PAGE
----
Classism was rife within the Defence Forces, with a “ruling elite” of officers “denigrating” other personnel to ensure their supremacy was not challenged, the Independent Review Group (IRG) found.
The concept of officers being regarded as superior, and being treated as such, was about 70 years out of step with the rest of Irish society, the IRG said. The entry system to the Defence Forces needed to change so recruits would be judged on the abilities they demonstrated in training.
The IRG also concluded the division of Defence Forces personnel into officers who command and lead “enlisted personnel”, who are not officers, was not only “unacceptable and baseless” but was a very poor form of management.
The “lower ranks” suffer “physical, emotional and other forms of denigration, bullying and harassment” in order to “ensure they do not challenge or seek to take over from the ‘ruling elite’”. This is done “under the guise of ensuring a disciplined force”.
Furthermore, those in the “lower ranks” were suppressed, ensuring their careers could not advance via “restricted access to the training and experience which would equip them to operate at the more senior levels”. This was aimed to “ensure that they will not seek to change the status quo”.
[ Women of Honour: 12 damning findings from review of Defence Forces allegations ]
Even among the officer ranks in the Defence Forces, those who joined based on qualifications gained in civilian life – such as engineers and doctors, among others – were not regarded as the “elite”. Only those officers who joined through the Cadet School, and did all of their training in the Defence Forces, could be regarded as being truly “elite”.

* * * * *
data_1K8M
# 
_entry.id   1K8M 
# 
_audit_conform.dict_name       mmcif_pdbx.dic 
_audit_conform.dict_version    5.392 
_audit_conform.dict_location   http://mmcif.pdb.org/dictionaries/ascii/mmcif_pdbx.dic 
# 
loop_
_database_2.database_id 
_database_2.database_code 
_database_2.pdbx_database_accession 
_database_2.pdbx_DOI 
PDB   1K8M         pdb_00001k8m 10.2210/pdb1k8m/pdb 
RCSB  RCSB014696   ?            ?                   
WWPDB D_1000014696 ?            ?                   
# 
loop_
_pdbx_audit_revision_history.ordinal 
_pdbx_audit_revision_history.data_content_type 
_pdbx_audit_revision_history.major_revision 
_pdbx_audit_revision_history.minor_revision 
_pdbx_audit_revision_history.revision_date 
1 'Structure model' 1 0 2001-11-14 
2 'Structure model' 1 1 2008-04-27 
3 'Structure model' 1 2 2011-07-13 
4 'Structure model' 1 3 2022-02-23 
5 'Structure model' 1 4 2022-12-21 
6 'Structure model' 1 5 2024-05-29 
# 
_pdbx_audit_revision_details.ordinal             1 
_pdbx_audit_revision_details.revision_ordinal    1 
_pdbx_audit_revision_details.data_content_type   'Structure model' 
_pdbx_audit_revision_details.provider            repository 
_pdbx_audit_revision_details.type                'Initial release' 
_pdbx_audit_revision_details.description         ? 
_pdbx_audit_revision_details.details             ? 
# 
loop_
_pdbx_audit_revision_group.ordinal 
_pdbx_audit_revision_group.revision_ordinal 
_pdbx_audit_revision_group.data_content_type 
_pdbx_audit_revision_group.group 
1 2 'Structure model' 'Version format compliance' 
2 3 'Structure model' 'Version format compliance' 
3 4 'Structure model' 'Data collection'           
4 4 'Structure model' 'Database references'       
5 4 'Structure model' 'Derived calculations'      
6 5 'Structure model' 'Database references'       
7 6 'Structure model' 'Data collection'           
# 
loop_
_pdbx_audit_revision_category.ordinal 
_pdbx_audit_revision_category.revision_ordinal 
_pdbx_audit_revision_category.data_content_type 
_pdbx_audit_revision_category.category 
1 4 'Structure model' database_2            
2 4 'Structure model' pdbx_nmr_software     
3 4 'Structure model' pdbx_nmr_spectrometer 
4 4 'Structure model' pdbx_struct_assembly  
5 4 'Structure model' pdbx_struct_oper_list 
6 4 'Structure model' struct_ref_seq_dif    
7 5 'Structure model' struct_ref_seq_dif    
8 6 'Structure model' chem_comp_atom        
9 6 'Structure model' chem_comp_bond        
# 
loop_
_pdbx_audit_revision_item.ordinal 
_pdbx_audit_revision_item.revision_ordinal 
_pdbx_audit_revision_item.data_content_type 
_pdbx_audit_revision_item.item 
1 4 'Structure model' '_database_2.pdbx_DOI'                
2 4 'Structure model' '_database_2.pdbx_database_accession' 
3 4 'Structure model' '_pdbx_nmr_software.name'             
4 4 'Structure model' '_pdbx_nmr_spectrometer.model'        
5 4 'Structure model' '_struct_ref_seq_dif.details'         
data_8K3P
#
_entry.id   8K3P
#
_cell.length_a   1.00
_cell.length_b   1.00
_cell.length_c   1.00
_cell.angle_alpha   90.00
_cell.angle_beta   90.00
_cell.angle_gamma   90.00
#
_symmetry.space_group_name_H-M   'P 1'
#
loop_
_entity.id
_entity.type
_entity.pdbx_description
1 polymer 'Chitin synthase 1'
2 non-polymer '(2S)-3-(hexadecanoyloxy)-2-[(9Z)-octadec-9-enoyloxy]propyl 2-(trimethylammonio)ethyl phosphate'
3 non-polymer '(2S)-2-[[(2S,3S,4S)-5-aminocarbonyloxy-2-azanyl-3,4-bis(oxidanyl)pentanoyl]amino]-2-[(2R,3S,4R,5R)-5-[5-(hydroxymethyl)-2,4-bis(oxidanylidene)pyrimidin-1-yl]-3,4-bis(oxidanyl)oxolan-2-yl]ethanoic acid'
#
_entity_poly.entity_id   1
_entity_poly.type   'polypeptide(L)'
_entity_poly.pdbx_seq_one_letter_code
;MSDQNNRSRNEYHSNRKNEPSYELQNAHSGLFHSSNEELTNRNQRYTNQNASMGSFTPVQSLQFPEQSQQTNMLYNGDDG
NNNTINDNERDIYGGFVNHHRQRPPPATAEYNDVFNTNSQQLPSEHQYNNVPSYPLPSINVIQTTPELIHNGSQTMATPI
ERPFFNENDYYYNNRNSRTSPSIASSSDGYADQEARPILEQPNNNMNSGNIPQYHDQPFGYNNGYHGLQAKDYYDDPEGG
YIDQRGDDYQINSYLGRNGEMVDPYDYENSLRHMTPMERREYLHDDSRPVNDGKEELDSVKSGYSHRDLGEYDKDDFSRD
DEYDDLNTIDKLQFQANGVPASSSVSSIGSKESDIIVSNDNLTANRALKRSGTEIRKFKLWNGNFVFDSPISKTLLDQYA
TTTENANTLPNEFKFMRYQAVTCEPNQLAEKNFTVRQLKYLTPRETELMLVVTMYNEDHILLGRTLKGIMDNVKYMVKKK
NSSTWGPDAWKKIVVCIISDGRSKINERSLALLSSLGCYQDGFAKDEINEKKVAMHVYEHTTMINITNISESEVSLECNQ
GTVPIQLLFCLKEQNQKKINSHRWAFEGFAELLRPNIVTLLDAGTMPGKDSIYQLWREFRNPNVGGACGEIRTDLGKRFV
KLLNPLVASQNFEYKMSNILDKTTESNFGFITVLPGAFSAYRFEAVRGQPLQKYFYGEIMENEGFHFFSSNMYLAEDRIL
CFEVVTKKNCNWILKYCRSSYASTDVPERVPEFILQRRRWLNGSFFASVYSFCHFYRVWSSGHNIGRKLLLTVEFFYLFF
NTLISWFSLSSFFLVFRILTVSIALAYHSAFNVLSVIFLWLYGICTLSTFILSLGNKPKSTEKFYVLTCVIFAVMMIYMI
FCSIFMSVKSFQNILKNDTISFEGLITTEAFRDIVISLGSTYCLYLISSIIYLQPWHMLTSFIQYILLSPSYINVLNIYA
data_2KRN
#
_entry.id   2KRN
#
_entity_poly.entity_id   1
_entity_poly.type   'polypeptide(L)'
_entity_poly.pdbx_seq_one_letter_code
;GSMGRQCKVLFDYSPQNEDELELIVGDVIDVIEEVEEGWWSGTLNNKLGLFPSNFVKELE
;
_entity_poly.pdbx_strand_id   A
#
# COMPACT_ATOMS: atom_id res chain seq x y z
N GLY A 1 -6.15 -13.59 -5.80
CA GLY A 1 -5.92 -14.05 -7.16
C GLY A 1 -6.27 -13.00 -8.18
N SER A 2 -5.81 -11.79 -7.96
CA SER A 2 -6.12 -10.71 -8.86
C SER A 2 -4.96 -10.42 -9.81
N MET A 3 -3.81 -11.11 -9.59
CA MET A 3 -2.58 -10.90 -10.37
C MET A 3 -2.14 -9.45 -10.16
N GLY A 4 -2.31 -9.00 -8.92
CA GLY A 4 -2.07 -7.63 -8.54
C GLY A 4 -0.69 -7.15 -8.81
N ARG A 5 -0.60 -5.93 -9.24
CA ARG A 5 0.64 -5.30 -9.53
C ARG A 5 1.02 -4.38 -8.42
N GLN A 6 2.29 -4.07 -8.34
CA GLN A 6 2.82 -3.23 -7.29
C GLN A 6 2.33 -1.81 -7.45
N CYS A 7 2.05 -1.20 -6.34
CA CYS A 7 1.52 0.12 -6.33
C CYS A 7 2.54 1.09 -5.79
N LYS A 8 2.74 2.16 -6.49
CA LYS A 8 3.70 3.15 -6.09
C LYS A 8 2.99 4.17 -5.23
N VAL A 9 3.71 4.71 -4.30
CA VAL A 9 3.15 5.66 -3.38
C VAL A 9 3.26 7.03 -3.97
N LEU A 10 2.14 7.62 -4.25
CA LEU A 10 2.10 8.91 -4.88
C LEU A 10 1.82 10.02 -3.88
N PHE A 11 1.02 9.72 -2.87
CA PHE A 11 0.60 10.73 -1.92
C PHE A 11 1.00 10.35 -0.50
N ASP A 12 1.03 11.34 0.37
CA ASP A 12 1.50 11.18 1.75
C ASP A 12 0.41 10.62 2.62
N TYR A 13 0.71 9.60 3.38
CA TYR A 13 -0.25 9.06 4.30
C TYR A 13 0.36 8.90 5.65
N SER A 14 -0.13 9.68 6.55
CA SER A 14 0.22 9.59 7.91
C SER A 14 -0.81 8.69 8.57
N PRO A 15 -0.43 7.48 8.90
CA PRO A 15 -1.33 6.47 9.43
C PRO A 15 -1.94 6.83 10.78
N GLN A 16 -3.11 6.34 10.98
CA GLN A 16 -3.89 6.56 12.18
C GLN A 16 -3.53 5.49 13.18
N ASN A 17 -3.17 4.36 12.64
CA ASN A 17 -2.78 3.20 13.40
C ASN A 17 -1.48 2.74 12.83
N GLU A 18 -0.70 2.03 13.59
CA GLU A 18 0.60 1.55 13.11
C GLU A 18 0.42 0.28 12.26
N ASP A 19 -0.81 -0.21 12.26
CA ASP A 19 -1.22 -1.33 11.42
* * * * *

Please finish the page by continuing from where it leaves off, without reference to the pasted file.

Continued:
The distinction between direct entry officers and other officers was akin to the “distinction between upper and lower classes in times gone by”. And the “class system” generally in the Defence Forces “pervades behaviours and attitudes throughout” the Army and “at times” in the Naval Service and Air Corps.
[ Women of Honour report: Defence Forces ‘barely tolerates women’ at best and ‘abuses women in ranks’ at worst ]
[ Objectified, punished, watched by hidden cameras: Women in Defence Forces outline shocking behaviour they faced ]
“The class hierarchy was characterised as ‘the elite and the rest’ and ‘master and servant’, with all the snobbery, condescension and denigrating attitudes and behaviour that go with that,” the IRG said of its interviews with former and serving Defence Forces members.
“The separation of facilities by officers [and] enlisted members fed into the same class system. In modern Ireland, this is not only unacceptable and baseless as a way of managing or leading an organisation, but it is ineffective in fostering an organisation where status and respect are earned, not gained as an automatic entitlement of rank,” the IRG said.
The IRG noted Ireland had “moved on from that bygone 1950s era” and the Defence Forces also needs to make “that modernising change from 1950s beliefs and behaviours to those of today, a 70-year leap”. This change must begin at the Cadet School and spread through the whole organisation.
The IRG said one option would be to have “a common entry point” rather than some personnel entering the Defence Forces as officers and others as enlisted personnel. If all recruits joined on the same basis, and had equal status when they entered basic training, there could be “selection for specialist roles – including roles as officers – based on performance and demonstrated competencies”.